MEIRION BOWEN - Debussy: La boite à joujoux (1913) New version by Meirion Bowen (completed October 1998)
Debussy's ballet-pantomime for children, La boite à joujoux (The Box of Toys) was the composer's last substantial work for the theatre, completed in October 1913. It originated as an illustrated story by the artist Andrew Hellé, a specialist in children's books. Hellé converted this into a ballet scenario, for which Debussy agreed to write the music. The composition of the piano score was partly inspired by the composer's seven-year-old daughter, Chouchou, her toys and dolls.
The published piano score, embodying colourful, delightfully playful illustrations and a commentary on the action, offers a good pointer as to its character. In Debussy's own words, the plot - a simple triangular love story - runs as follows: 'A cardboard soldier falls in love with a doll; he seeks to prove this to her, but she betrays him with Polichinelle. The soldier learns of her affair and terrible things begin to happen: a battle between wooden soldiers and polichinelles. In brief, the lover of the beautiful doll is gravely wounded during the battle. The doll nurses him and...they all live happily ever.'
Debussy called the work a 'pantomime', implying a varied entertainment without spoken dialogue. He also had his own idea as to how it should look: 'You see it is simplicity itself - even childish!...The characters must retain their angular movements, their burlesque appearance as cardboard cut-outs, without which the work would become meaningless.' He also commented that 'only marionettes will be able to convey the meaning of the text and expression of the music.'
In consequence, he found himself in conflict with the work's first director, at the Opéra-Comique, P-B. Gheusi, whose conception he regarded as too grandiose. The First World War then intervened and the production never off the ground until after Debussy's death. At Gheusi's request, the scoring was completed by André Caplet and used for the premiere at the short-lived Theatre-Lyrique de Vaudeville on 10 December 1919. Although the work was described by Debussy as a 'ballet for children', adult dancers had ultimately to be used for practical reasons and this practice has been followed in the very few subsequent stagings. Debussy's notion of using marionettes was realised first in 1962 in Utrecht, then at the Queen Elizabeth Hall, London, by the Little Angel Marionette Theatre: in each, the original solo piano version was used (Daniel Baremboim played it in the London production).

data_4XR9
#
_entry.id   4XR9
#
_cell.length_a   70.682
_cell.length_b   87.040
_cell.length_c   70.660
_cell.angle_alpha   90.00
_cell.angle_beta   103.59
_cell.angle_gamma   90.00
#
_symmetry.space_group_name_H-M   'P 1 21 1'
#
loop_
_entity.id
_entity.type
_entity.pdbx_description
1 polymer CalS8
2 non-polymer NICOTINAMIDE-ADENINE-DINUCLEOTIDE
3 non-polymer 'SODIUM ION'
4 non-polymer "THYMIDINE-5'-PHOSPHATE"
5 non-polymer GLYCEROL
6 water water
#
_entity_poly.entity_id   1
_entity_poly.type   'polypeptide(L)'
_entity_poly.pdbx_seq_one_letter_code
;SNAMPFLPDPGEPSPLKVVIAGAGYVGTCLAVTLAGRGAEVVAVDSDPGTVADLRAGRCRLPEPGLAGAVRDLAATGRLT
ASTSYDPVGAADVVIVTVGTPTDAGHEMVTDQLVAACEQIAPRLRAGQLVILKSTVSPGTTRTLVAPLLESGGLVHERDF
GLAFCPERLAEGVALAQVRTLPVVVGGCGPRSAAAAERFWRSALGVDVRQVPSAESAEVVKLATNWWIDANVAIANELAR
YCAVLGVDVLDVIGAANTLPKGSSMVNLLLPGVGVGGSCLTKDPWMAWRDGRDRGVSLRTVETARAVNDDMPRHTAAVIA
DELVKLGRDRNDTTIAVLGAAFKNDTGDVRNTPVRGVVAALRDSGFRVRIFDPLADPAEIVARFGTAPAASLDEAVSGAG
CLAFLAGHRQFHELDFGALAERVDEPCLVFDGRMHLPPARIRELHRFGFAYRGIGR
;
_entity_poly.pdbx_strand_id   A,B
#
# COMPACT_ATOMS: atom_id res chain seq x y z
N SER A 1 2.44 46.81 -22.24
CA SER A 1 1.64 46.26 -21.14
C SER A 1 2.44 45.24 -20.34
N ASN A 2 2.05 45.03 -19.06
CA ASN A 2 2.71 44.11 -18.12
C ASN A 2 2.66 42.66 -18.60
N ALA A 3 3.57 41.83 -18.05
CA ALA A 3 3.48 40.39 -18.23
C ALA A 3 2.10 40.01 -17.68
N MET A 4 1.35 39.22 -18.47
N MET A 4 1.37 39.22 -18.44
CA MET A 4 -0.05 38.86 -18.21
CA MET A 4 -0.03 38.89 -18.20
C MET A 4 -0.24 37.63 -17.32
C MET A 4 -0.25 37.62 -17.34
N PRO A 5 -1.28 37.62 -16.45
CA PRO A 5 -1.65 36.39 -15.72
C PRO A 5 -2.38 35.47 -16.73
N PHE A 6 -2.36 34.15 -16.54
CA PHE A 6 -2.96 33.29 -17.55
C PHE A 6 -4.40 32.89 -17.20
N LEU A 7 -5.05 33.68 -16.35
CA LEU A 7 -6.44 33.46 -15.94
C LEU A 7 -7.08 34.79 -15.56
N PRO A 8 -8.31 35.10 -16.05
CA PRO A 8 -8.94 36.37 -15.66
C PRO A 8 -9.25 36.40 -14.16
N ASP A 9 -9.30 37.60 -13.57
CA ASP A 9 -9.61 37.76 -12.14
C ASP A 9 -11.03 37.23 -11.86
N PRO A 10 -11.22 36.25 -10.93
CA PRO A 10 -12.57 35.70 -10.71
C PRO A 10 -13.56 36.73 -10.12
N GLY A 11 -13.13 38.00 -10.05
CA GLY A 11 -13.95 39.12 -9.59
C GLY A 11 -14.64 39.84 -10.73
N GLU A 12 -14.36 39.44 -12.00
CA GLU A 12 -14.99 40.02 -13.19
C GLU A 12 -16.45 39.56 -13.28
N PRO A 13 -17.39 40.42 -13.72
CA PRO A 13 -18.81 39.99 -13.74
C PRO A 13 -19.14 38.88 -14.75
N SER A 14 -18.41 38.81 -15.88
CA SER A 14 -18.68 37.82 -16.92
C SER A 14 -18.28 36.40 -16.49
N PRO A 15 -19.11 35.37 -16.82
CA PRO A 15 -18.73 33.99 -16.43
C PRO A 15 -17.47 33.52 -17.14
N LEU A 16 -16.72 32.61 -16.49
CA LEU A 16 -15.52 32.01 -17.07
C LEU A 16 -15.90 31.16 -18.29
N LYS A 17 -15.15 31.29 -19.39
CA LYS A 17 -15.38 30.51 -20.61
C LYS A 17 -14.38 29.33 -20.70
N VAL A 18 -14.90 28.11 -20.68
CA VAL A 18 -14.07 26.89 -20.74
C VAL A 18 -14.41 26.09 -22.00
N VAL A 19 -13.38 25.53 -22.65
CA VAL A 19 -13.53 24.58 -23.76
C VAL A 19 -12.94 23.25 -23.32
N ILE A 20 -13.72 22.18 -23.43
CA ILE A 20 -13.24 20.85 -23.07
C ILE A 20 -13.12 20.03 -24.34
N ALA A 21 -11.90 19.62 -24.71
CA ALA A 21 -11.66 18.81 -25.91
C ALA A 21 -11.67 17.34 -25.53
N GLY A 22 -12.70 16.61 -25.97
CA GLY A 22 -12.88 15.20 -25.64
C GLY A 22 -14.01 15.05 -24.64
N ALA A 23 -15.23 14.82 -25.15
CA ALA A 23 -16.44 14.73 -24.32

The music of La boite à joujoux, which lasts 40 minutes, is delicate, witty and subtle, full of references to popular songs, well-known classical themes and allusions to Debussy's own compositions. Although there are some notable parodies - e.g. of Gounod's Soldier's Chorus and Mendelssohn's Wedding March - the score is never vulgar or bombastic. At one point there is an exotic solo woodwind arabesque which Debussy claimed in a footnote was 'an old Hindu chant still used today in the taming of elephants'.
What makes it all hang together is the recurrent use of sharply contrasted motifs for the three main characters: a reveille-type bugle call for the soldier, a delicious waltz-tune for the doll and a strident, angular motif in major seconds for Polichinelle. The reasons for its neglect lie partly with Caplet's orchestration, which militates against the intimate character of the piece and whose choice of instrumental solos is often inept. The narrative of the ballet also needs considerable fleshing out to become convincing.
Meirion Bowen's new arrangement makes it possible now to present the work in the concert-hall, with marionettes or live dancers.
The scoring is for 15 players:
For the concert-hall, a narration - written in collaboration with the Canadian writer Mark Kilfoyle - has been added and this was first performed on February 25, at the Wigmore Hall, London, by the Nash Ensemble conducted by Diego Masson, with Francois le Roux as narrator. (This narration is intended for an adult audience; a version suitable for children will also be available.)
Trito Edicions in Barcelona have released a CD recording of La boîte à joujoux, with a narration in Catalan.
The recording is part of a series of CDs of musical stories for children. The disc is entitled La Caixa de Joguines: Conte Musical per a Nens. Mireia Casas is the narrator and the Ensemble Orquestra de Cadaquès is conducted by Philippe Entremont.
For sound-bytes from this recording, please go to the Catalan section.
© Meirion Bowen (1998)